New PEER Analysis Shows Gainful Employment Standards Could Keep Students from Overpaying for Cosmetology Career Programs

August 22, 2022


New PEER Analysis Shows Gainful Employment Standards Could Keep Students from Overpaying for Cosmetology Career Programs
The report debunks claims that gainful employment regulations would thwart students’ access to cosmetology programs

Cosmetology schools that participate in federal student aid programs charge students more than those that do not participate without providing better outcomes, according to a new report from the Postsecondary Equity & Economics Research (PEER) Project — a joint initiative between academics at George Washington University and Columbia University and attorneys at Student Defense.

Cosmetology Schools Everywhere, published by Stephanie Cellini and Bianca Onwukwe, examines the costs of completing certain cosmetology programs in Texas. The analysis found that programs eligible for Title IV federal student aid on average cost students more than non-Title IV programs, even though their completion and certification rates are about the same. The report discredits arguments that implementing gainful employment regulations would limit students’ ability to attend and pay for cosmetology training.

“Our analysis refutes arguments suggesting that newly-proposed GE regulations would leave students without options for cosmetology training,” the report says. “It is clear that many options for cosmetology and barber training exist outside of the federal student aid system and these schools typically charge lower tuition than Title IV programs.”

Only 14% of all Texas cosmetology programs are eligible to participate in federal student aid programs, according to the report. However, these schools charge more for tuition and fees on average than schools that don’t participate in federal aid programs. If Title IV and non-Title IV schools are of similar quality, students may benefit from attending non-Title IV institutions. Given the small percentage of schools that participate in Title IV and would be subject to gainful employment regulations, the report concludes that gainful employment regulations would not severely limit students’ ability to access. Instead, students would continue to have access to more than 700 non-Title IV institutions spread throughout the state.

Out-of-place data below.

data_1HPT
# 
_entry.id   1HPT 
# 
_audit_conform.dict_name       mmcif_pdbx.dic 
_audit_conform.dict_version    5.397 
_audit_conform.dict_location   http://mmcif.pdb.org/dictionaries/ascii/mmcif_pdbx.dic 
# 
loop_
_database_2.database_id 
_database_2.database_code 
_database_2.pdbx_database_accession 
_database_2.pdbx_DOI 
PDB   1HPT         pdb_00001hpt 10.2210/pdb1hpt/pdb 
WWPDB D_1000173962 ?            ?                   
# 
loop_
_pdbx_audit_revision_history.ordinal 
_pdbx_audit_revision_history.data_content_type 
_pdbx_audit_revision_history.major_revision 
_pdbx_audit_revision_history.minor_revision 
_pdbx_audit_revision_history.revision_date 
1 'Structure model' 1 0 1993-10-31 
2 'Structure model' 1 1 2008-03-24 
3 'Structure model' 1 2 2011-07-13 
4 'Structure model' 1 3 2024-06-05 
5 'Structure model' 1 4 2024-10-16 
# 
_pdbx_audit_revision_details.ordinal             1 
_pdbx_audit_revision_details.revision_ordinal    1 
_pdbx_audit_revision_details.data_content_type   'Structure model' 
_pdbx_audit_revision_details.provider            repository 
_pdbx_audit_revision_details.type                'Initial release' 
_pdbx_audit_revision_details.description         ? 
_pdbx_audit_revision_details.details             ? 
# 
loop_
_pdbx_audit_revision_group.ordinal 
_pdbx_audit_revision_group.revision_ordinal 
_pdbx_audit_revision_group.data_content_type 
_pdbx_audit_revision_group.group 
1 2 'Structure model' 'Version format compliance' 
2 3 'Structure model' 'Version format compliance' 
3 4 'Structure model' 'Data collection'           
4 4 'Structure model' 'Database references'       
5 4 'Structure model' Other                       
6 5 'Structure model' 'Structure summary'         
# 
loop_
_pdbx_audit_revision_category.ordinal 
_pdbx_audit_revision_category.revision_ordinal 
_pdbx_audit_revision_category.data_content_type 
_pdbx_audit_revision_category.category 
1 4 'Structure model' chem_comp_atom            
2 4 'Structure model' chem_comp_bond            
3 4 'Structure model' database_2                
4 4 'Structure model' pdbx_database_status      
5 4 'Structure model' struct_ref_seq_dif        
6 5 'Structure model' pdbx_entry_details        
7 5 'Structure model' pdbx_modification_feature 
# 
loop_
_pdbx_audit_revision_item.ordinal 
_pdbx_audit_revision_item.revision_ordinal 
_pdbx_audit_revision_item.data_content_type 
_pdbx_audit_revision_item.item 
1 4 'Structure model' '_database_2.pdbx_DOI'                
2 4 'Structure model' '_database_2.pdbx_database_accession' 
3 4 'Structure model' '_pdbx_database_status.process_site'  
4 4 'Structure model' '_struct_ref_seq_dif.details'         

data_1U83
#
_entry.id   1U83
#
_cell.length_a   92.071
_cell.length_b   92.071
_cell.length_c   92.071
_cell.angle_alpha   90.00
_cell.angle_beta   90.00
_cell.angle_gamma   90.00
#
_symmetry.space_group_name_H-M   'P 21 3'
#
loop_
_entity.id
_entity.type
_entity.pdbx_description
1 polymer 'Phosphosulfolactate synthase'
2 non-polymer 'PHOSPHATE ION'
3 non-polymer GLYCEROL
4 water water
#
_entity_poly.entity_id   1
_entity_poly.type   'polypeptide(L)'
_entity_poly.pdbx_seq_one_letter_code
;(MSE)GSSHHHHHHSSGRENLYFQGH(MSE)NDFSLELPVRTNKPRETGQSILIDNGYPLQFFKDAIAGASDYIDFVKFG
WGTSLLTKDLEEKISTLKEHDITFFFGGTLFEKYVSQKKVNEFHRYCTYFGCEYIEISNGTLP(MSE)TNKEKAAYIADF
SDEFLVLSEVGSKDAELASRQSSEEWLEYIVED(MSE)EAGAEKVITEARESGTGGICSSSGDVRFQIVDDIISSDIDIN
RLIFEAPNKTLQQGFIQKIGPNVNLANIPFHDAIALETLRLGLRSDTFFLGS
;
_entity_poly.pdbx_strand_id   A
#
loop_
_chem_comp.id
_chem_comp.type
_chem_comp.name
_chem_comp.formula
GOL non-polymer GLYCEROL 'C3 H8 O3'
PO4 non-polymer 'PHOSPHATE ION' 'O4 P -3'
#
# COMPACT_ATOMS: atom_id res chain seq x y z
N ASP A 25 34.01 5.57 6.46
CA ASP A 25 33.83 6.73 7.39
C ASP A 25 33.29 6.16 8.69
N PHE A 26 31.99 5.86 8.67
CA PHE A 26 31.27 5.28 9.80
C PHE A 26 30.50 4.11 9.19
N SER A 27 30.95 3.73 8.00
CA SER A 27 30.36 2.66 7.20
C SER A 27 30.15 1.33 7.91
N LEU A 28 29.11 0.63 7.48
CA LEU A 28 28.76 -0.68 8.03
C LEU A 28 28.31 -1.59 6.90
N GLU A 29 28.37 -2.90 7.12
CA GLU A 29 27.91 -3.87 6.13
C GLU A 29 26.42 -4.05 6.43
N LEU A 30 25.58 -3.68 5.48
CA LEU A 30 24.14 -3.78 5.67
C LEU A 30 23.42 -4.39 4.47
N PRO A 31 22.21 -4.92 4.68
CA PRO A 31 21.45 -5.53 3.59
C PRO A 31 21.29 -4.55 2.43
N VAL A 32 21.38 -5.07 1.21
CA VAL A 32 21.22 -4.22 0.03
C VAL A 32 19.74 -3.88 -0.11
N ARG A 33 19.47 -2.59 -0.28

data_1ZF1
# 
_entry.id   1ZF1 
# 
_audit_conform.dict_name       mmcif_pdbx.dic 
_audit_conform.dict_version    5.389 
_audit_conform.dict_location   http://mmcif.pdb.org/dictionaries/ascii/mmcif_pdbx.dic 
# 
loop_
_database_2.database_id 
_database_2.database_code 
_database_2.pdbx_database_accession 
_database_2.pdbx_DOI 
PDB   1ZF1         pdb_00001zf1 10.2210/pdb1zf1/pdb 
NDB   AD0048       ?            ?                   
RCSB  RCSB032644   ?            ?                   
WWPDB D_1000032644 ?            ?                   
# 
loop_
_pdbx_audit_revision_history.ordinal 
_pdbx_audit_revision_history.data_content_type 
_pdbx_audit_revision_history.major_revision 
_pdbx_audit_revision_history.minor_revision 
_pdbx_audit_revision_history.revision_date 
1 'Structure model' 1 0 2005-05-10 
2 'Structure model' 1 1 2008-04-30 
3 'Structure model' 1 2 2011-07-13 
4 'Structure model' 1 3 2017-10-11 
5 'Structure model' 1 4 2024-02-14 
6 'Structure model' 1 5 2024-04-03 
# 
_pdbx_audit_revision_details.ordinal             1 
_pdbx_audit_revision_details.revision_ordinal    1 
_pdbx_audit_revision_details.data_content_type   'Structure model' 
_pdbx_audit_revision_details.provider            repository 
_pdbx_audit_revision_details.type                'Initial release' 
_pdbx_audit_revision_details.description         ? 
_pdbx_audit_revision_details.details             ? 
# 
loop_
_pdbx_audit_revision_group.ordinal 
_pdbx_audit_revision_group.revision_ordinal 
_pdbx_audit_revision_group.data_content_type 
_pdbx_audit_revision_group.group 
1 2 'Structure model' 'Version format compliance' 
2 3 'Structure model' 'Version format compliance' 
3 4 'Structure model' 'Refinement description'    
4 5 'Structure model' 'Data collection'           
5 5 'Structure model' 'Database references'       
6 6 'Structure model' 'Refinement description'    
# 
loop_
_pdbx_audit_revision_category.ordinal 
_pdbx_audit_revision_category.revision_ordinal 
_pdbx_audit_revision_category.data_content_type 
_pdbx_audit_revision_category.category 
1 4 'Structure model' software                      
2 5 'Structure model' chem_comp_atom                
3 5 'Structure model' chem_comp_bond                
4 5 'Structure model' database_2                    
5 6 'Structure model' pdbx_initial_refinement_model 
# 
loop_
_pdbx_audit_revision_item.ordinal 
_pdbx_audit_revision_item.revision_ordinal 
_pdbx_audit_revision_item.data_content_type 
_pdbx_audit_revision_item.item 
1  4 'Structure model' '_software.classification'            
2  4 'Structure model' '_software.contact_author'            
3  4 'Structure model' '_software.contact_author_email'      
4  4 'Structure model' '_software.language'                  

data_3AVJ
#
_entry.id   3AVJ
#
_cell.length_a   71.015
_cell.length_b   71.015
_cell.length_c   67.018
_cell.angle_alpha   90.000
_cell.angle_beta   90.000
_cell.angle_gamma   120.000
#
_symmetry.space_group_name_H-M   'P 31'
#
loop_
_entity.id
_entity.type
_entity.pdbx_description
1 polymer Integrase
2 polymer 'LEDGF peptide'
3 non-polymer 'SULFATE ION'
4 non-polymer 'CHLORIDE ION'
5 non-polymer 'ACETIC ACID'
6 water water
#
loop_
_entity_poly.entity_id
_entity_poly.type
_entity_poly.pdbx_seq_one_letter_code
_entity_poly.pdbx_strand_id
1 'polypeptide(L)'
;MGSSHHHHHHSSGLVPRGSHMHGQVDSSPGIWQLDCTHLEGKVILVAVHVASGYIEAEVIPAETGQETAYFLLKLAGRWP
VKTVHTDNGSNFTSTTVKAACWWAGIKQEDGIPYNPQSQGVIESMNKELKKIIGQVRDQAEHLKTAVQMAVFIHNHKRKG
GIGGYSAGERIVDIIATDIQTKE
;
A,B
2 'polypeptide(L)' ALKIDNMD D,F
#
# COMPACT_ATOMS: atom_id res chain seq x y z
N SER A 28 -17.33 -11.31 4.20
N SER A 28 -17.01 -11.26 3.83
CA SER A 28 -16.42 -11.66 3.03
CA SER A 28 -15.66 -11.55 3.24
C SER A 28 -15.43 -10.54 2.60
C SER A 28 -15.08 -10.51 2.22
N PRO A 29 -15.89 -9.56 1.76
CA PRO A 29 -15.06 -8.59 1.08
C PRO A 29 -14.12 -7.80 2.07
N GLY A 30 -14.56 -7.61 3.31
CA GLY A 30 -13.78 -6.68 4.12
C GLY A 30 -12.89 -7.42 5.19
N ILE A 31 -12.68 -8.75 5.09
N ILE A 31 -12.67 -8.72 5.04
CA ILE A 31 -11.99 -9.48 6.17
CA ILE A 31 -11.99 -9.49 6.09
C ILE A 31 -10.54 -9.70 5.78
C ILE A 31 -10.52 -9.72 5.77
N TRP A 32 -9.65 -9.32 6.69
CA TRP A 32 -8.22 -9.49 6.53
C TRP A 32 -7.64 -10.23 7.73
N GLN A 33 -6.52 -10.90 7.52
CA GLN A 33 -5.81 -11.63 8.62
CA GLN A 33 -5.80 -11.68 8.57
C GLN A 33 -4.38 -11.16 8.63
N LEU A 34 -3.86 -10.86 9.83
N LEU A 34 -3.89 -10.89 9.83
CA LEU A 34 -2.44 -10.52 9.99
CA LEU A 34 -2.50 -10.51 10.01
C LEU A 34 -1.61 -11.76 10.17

Lobbyists for the for-profit college industry allege the gainful employment rule would “do irrefutable harm” to cosmetology programs. But this report finds that gainful employment may actually protect students from overpaying for these career training programs. A July 2022 study showed that 98% of cosmetology programs that are subject to debt-to-earnings and earnings threshold tests would fail to meet proposed gainful employment standards, meaning the cost of these programs does not provide an adequate return for students to be able to pay back their student debt after completion.

“It’s clear that enacting gainful employment regulations would not have a chilling effect on access to cosmetology career programs,” said PEER Project Co-Director Stephanie Cellini. “These regulations would, however, shield students from being saddled with unnecessary debt and help ensure educational programs are a launching point for economic mobility. Students deserve to enroll in programs that will provide them with a meaningful return on their investment.”

A full copy of the report can be found on the PEER Project website.